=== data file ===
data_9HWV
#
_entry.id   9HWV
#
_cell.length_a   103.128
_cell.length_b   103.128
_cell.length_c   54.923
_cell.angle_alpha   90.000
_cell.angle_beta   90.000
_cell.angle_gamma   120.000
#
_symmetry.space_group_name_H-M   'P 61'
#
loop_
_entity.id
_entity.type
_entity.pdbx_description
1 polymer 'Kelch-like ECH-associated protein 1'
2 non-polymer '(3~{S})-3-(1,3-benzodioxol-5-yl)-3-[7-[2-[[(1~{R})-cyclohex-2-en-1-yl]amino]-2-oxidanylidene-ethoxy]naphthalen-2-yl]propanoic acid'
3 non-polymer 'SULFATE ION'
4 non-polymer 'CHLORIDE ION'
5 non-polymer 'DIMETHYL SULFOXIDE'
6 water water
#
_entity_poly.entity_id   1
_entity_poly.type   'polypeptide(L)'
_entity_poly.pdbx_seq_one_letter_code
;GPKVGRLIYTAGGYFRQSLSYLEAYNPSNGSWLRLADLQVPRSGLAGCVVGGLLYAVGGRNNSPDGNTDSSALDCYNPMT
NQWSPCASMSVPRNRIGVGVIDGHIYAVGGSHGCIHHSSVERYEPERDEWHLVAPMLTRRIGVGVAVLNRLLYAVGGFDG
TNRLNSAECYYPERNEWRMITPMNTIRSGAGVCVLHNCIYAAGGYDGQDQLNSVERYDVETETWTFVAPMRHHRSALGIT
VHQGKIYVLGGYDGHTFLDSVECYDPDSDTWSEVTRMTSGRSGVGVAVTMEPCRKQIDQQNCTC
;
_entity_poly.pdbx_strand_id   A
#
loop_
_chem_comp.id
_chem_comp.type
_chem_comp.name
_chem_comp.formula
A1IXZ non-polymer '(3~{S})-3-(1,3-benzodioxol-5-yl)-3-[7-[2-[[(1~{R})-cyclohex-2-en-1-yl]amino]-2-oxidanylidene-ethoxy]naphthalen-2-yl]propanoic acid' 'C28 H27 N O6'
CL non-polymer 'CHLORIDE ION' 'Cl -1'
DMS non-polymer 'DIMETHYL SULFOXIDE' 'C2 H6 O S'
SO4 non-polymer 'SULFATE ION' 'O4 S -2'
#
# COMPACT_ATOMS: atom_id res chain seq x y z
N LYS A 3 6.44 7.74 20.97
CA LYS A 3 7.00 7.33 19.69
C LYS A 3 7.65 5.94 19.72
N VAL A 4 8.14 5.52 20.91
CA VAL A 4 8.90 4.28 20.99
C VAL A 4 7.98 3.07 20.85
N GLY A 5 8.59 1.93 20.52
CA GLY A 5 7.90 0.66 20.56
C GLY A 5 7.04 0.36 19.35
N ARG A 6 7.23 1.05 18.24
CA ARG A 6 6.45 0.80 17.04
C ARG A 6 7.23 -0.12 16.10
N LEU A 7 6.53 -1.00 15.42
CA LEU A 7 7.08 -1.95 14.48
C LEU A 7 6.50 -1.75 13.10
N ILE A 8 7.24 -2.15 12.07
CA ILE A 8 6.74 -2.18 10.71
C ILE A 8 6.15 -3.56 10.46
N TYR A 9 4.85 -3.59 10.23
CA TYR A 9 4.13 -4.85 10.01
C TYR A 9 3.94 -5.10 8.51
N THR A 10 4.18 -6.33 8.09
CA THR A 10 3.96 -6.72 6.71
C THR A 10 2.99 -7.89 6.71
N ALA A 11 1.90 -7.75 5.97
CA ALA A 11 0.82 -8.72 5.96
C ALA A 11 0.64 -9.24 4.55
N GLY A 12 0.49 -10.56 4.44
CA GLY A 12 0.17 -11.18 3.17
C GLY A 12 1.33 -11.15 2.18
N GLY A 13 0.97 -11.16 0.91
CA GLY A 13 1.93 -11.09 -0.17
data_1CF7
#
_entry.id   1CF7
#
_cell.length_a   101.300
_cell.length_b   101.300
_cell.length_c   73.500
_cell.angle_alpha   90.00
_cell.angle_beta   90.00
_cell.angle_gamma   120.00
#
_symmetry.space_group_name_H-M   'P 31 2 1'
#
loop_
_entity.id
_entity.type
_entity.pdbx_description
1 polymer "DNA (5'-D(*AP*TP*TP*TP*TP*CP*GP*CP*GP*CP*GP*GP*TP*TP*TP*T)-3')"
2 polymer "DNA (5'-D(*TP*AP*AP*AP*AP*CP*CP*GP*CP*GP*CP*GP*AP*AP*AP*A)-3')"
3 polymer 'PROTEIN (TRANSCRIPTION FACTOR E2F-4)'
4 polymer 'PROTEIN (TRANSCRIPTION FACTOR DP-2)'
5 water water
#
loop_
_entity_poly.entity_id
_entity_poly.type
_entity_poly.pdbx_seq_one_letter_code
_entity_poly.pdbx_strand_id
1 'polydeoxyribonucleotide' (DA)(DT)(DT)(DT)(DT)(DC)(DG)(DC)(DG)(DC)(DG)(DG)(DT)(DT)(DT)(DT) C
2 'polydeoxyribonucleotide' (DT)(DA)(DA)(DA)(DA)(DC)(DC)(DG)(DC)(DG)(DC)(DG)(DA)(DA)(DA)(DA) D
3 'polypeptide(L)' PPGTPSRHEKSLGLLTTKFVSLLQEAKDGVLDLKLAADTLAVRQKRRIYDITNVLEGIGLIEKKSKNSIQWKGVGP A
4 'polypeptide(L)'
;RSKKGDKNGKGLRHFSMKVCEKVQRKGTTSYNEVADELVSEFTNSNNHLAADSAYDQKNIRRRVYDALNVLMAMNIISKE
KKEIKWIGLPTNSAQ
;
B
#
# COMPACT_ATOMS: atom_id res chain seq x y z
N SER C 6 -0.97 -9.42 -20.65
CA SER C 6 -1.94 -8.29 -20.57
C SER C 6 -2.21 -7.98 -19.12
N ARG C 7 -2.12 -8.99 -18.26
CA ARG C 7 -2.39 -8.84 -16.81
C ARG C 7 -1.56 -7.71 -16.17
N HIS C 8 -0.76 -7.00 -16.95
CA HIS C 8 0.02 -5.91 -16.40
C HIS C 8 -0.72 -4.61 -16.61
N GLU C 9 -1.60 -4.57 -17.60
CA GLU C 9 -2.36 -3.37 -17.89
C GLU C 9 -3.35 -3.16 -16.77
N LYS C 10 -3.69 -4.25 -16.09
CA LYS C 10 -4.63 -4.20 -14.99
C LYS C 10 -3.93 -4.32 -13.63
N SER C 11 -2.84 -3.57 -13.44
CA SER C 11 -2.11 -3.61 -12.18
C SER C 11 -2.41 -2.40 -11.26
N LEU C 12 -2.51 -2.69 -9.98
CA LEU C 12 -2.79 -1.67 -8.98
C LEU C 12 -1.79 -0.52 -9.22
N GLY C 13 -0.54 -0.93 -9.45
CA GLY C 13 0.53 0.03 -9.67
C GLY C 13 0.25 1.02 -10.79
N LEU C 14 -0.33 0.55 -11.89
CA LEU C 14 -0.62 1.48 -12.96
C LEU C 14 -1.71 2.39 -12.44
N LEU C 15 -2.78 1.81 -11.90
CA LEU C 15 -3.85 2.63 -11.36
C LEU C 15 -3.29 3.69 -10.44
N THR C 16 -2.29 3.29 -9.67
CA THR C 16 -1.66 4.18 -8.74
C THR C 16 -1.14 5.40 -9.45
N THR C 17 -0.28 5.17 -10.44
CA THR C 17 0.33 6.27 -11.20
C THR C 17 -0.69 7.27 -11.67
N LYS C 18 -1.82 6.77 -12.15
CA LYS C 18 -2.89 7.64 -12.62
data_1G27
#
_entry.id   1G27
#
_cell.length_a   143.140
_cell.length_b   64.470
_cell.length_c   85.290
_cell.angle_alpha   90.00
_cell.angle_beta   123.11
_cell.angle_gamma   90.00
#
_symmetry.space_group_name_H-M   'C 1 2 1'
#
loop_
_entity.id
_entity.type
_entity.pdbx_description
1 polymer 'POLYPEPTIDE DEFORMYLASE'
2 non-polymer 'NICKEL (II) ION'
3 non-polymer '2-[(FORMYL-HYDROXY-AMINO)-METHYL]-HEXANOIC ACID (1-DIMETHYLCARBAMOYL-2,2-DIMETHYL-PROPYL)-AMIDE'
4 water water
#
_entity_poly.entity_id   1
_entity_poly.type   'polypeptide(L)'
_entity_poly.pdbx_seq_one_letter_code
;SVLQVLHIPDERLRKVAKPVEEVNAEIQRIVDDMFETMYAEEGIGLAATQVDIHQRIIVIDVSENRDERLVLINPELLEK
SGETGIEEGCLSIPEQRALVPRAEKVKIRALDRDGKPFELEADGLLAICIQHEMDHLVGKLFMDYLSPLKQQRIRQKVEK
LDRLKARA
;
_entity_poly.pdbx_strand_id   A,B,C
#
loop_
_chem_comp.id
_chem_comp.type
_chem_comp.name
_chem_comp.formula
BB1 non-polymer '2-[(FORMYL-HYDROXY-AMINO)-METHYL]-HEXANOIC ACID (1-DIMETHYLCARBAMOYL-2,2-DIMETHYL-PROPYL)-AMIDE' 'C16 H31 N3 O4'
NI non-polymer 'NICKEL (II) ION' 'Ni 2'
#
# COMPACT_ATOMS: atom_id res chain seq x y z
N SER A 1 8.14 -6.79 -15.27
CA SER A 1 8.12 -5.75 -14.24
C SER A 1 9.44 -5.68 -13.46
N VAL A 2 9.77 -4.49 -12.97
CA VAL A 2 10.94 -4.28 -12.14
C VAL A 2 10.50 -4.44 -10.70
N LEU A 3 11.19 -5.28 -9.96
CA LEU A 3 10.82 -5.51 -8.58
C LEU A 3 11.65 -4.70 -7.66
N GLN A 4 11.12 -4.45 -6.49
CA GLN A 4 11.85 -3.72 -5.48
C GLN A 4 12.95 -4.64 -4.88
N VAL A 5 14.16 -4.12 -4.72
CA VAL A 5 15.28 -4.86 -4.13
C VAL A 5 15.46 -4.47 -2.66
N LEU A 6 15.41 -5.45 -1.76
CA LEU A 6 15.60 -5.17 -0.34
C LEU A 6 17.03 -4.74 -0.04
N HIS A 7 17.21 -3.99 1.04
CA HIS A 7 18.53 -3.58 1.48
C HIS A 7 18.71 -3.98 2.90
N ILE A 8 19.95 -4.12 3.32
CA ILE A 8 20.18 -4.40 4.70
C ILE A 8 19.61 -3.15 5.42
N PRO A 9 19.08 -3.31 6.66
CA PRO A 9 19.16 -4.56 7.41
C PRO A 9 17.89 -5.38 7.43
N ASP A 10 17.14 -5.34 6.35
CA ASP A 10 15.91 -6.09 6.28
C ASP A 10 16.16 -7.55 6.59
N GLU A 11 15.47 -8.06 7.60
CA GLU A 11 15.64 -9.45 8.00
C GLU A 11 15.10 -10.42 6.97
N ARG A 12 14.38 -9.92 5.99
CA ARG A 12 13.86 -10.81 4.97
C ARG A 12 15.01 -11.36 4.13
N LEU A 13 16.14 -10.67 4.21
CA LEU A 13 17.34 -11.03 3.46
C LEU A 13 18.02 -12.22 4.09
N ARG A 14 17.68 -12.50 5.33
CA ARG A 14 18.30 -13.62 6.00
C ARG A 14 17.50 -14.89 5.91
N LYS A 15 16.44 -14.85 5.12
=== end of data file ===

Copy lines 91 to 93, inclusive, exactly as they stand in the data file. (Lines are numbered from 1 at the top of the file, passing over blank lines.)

loop_
_entity.id
_entity.type